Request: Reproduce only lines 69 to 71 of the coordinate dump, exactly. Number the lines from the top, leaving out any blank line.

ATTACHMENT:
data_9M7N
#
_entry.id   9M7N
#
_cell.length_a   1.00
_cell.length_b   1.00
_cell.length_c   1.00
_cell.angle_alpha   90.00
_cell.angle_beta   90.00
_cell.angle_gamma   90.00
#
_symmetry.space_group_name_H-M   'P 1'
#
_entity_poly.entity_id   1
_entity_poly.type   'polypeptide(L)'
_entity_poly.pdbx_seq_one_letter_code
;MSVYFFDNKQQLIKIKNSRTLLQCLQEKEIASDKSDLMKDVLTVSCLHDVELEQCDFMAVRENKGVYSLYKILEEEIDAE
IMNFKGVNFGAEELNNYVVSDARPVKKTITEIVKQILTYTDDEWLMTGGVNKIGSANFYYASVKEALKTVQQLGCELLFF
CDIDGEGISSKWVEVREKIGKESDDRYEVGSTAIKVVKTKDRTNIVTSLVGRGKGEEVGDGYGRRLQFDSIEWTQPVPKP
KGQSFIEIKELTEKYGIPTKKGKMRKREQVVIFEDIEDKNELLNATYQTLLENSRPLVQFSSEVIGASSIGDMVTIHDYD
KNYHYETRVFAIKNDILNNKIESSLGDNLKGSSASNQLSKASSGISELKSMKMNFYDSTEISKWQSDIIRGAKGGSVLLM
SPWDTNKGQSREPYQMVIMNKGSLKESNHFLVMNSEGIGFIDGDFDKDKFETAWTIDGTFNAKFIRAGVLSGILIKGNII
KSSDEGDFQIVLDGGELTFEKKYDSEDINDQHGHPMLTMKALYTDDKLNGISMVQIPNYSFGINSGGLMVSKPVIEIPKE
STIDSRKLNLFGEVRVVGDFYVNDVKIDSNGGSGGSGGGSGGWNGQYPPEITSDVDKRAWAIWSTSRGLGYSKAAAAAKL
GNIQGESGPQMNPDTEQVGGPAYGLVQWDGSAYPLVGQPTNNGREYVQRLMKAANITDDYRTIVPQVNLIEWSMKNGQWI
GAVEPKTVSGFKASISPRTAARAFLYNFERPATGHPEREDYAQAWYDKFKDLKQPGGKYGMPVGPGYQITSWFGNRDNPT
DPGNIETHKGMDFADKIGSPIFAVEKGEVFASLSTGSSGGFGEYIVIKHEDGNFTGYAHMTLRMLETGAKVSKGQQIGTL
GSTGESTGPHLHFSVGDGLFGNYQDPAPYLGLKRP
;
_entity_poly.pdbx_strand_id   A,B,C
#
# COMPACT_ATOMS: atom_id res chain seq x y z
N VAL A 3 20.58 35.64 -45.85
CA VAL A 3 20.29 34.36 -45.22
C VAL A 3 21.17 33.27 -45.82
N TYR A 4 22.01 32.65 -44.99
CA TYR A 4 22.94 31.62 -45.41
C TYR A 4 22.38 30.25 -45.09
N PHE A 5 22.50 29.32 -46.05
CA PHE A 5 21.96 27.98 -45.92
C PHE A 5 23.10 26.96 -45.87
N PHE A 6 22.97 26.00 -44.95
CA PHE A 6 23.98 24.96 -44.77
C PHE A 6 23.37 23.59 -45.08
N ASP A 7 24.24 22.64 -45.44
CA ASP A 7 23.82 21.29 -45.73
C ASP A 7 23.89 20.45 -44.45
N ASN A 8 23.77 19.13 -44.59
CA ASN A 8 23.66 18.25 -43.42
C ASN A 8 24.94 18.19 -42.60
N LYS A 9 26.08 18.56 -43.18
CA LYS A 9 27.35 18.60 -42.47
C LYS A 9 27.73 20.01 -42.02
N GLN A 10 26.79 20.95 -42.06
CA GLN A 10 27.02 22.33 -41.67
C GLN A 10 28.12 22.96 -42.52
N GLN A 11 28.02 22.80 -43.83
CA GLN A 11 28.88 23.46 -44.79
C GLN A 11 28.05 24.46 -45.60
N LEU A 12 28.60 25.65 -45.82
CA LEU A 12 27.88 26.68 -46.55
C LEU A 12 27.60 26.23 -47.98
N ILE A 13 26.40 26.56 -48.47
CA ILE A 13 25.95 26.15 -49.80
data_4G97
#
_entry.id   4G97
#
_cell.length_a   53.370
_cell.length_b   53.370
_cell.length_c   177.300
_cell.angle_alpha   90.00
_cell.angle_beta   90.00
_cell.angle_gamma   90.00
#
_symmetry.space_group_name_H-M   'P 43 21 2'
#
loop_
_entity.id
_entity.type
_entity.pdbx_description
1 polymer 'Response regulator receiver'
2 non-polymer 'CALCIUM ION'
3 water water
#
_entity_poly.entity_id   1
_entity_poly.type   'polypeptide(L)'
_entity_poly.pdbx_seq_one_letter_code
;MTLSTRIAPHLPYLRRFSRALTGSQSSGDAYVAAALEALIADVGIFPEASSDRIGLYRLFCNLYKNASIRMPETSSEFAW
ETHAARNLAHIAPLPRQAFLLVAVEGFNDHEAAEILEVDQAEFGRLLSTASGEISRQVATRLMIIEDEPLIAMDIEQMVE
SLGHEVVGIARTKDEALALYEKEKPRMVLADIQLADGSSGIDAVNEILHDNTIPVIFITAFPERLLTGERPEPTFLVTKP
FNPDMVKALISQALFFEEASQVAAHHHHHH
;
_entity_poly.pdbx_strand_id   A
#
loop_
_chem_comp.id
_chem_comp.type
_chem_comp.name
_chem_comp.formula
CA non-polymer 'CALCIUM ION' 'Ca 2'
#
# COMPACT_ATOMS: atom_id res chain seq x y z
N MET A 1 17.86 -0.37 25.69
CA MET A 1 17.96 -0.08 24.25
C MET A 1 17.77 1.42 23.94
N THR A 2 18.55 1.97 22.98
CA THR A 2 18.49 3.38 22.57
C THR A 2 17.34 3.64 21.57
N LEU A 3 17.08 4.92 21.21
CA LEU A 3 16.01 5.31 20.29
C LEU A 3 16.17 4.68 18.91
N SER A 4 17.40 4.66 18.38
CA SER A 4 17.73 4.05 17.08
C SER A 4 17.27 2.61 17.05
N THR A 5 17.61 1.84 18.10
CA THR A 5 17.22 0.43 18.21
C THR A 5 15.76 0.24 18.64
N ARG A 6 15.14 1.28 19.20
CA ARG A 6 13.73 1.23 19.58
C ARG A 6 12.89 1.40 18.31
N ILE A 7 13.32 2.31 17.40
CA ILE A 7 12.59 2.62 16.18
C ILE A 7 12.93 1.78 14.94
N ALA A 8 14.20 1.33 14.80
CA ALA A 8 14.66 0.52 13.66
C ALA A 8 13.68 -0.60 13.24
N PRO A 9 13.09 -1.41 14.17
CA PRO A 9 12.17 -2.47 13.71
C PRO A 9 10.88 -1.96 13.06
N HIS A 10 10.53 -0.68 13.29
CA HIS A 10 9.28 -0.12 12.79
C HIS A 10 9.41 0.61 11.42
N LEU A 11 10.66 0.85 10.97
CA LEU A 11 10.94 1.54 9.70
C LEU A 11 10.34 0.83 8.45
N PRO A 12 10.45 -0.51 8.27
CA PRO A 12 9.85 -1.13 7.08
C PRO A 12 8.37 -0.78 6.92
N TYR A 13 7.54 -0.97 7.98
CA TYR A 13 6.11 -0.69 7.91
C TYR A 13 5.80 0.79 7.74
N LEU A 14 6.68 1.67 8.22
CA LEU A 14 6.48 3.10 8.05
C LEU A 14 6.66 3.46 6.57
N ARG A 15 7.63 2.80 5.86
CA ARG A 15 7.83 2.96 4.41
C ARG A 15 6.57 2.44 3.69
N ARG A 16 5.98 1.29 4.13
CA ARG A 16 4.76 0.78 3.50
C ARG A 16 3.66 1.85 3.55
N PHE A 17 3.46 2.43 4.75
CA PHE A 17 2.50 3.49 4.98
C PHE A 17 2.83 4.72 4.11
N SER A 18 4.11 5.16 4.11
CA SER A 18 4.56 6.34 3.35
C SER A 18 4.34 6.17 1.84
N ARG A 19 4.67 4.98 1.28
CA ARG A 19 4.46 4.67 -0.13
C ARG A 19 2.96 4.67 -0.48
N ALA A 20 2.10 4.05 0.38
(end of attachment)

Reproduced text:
_cell.length_a   53.370
_cell.length_b   53.370
_cell.length_c   177.300